How to prevent (or find) that nasty noise!
Don’t forget to bend your dipstick tube to clear the crank and block … The crank will definitely mangle that tube if it’s not out of harm’s way…
Tink, Tink, then Knock!, Knock!
While you’re at it, measure and adjust so it reads right…
It is highly recommended to check cam bearing clearance during assembly. The manual recommends .001″ to .004″. We recommend running a minimum of .0025″ clearance and chamfering the oil hole, especially on anything with aftermarket valve springs. Some off the shelf bearings are too tight, especially for a performance cam. Our exclusive CC3 cam bearings are built to the proper clearance, as well as having additional features to improve oiling of the bearing.
Never attempt to make an oil pump gasket out of thicker material … You’ll have too much gear end play, which will cause low oil pressure. The correct gaskets are available (with a new pump, timing gasket set, or individually). Using silicone ro other sealant on the gasket is also not recommended – it can get into gears and gum up the regulator valve, passages, etc, and before you know it…
If you abruptly lose low RPM oil pressure, check the oil pump regulator valve. Very small debris can get between the piston and cylinder, and cause the valve to stick. Remove the filter, look through the rectangular hole, and push the piston back and let it snap back out to the stop cast into the housing. If it doesn’t move freely, disassemble, clean, and debur it, or replace the pump.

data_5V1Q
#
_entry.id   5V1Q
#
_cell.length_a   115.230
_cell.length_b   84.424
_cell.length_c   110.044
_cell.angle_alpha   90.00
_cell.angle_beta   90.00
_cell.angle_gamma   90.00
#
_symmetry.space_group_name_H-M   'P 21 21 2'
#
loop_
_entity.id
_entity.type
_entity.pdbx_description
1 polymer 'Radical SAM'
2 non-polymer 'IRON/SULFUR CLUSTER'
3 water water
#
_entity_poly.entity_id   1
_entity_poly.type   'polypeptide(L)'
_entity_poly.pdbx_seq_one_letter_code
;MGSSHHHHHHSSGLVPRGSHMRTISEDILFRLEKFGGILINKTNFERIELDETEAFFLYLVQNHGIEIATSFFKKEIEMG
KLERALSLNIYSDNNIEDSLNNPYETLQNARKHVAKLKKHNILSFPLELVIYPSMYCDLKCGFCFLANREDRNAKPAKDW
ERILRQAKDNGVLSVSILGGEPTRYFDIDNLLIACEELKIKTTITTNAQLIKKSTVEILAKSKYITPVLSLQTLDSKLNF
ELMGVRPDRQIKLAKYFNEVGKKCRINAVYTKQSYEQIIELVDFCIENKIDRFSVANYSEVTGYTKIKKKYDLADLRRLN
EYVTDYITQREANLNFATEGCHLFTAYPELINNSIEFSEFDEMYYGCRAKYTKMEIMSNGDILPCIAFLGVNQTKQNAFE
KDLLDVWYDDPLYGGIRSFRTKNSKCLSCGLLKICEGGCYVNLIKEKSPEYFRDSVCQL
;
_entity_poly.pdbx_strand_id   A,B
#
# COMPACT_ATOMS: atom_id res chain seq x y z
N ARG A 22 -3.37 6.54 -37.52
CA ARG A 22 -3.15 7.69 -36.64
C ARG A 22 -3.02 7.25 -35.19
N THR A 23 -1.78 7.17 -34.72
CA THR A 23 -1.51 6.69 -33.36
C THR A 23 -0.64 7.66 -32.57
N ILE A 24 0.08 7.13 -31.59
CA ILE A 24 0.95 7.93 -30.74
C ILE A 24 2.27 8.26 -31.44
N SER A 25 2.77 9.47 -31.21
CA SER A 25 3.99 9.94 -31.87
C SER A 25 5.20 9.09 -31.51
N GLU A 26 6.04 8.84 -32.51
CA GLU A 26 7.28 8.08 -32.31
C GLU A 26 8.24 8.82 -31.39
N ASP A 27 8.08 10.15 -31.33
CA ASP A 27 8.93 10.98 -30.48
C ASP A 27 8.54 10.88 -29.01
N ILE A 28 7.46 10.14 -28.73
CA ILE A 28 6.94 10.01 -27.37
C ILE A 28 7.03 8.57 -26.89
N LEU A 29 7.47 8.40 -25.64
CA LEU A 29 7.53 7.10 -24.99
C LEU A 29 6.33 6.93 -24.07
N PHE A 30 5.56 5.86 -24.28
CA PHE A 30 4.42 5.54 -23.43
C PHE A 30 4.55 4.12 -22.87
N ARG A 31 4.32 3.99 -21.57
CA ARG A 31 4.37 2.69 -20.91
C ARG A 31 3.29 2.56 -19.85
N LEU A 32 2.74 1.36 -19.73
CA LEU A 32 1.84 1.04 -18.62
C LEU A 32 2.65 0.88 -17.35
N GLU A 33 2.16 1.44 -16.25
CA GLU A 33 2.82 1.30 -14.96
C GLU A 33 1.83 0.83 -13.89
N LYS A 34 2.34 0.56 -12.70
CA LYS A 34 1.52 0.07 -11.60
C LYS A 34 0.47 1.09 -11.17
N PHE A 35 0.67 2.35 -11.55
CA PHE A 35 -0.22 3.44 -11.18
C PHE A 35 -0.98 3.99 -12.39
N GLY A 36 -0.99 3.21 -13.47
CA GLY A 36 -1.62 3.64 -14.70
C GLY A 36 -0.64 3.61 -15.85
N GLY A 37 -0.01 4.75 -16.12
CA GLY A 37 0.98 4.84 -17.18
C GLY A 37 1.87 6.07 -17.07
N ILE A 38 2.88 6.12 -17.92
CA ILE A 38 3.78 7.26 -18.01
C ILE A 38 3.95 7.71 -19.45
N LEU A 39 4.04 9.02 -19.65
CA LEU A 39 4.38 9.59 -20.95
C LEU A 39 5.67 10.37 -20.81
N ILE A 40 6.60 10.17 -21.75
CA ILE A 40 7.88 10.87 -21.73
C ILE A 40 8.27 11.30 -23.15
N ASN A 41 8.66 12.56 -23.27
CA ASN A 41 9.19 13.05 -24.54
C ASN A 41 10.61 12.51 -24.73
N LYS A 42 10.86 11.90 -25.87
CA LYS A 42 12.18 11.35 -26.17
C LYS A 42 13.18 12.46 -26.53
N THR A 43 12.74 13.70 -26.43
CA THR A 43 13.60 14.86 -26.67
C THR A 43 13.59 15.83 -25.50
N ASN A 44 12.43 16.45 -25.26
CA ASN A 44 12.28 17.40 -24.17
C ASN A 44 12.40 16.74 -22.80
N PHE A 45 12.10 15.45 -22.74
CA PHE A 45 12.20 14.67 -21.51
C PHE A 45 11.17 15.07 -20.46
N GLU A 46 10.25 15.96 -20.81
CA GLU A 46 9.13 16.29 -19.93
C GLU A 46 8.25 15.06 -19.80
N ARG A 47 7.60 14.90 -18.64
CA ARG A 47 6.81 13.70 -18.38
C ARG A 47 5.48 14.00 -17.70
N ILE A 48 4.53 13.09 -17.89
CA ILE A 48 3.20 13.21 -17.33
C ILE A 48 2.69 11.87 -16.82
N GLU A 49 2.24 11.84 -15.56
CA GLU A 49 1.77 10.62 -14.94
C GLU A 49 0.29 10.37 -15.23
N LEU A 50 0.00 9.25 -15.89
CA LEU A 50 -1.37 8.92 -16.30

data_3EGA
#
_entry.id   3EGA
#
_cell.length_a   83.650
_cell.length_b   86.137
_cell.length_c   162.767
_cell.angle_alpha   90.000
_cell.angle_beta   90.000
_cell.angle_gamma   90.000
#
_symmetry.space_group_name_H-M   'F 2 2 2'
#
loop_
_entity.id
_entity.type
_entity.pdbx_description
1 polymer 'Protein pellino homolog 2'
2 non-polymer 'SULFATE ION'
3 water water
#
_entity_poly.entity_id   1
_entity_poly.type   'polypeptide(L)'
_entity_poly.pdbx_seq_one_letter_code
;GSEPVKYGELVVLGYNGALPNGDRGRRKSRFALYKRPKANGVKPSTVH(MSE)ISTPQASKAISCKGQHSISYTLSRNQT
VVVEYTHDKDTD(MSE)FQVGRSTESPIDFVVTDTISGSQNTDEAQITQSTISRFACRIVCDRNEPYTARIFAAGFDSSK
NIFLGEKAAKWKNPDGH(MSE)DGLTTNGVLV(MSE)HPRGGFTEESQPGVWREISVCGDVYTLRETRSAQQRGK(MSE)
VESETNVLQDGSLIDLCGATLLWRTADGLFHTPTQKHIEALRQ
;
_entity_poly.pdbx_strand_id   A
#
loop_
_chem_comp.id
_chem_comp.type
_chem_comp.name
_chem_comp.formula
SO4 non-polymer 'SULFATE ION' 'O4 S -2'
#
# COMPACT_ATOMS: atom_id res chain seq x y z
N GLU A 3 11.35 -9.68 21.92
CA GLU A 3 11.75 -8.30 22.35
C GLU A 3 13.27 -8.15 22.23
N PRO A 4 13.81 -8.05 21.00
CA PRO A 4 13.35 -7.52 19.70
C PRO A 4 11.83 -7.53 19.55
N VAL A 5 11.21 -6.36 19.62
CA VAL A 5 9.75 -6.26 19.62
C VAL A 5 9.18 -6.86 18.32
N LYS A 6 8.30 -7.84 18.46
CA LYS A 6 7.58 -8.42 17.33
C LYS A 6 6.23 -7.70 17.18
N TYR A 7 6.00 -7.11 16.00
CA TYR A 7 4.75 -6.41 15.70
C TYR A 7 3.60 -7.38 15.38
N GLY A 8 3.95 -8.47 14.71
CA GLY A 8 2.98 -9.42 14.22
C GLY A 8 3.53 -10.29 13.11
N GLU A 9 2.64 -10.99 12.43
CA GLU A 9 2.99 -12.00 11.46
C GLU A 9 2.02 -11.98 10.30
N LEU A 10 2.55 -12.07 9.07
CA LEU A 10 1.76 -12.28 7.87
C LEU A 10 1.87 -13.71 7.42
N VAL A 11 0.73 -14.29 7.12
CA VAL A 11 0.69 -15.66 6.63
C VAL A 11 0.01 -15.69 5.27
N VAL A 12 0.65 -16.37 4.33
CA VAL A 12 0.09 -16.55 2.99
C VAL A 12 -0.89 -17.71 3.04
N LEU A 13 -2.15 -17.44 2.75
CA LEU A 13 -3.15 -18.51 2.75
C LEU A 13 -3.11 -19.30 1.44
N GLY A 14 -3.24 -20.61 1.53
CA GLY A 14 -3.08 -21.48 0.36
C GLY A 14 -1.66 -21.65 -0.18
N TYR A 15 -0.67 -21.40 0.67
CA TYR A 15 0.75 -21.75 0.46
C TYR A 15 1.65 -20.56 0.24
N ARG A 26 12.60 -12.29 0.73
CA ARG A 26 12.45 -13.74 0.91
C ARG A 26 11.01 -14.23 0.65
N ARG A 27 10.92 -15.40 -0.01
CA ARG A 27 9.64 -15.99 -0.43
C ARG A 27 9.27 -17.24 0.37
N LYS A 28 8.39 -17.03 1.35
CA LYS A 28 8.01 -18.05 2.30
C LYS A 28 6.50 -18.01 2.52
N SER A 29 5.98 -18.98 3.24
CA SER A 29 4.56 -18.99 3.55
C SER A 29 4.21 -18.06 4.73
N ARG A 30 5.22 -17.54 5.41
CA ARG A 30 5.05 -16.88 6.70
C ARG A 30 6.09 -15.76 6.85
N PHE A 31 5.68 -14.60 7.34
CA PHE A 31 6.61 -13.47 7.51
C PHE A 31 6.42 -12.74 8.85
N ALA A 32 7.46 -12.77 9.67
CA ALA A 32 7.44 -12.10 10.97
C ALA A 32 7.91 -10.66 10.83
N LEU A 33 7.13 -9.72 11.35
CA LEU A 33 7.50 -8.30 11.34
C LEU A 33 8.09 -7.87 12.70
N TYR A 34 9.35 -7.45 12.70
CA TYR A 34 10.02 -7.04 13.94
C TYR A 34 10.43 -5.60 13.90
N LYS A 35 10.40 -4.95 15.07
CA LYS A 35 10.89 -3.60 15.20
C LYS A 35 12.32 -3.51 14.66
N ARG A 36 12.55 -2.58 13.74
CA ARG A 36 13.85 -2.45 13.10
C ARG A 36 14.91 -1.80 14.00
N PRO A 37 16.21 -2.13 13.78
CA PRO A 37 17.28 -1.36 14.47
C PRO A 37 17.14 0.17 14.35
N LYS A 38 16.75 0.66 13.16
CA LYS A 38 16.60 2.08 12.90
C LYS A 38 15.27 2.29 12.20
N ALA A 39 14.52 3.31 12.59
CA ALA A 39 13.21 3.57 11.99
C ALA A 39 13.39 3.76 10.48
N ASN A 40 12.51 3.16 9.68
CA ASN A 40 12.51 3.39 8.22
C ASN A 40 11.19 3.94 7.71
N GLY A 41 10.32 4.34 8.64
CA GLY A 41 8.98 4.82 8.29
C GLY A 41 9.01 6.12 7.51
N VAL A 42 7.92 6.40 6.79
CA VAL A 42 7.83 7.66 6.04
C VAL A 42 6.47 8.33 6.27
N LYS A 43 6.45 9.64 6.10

Don’t mistake your oil pump pickup tube bolts for your camshaft gear bolts. The cam gear takes 9/16″ long bolts; the pickup bolts are 3/4″. Get ’em in the wrong holes, and when you fire up your motor . . .
Remember to stake your oil passage plugs when re-assembling your motor. If they pop out, you’ll wonder where all your oil pressure went.
Tick, Tick . . . Peck, Peck . . .
On assembling your valve train, make sure your pushrods are centered in the lifters before tightening rocker assemblies. It’s best to do this with the intake off so you can see what’s happening. Bent pushrods, valves, or damaged lifters can result . . .
Jingle, Jingle . . . On early engines, check your balancer for bad rubber. The crank pulley covers it, and you can reach it with your fingers. If the rubber leaves the scene you’ll hear a “jingling” noise, usually only when you shut off your engine.
The last step before final engine assembly should be to hand scrub everything with hot soapy water and blow dry with compressed air. Relying on automated cleaning systems to get all of the machining grit out of the nooks and crannies is rolling the dice with your new engine. Contaminated oil leads to wiped out bearings…
When doing internal upgrades on a used engine with ‘coke’ buildup (the black crusty stuff – essentially oil cooked into carbon crystals), do your best not to disturb the stuff, and vacuum or wash out any that comes loose. ‘Black diamond dust’ (fine carbon crystals) is the finest industrial abrasive money can buy. If it’s floating around in your oil . . .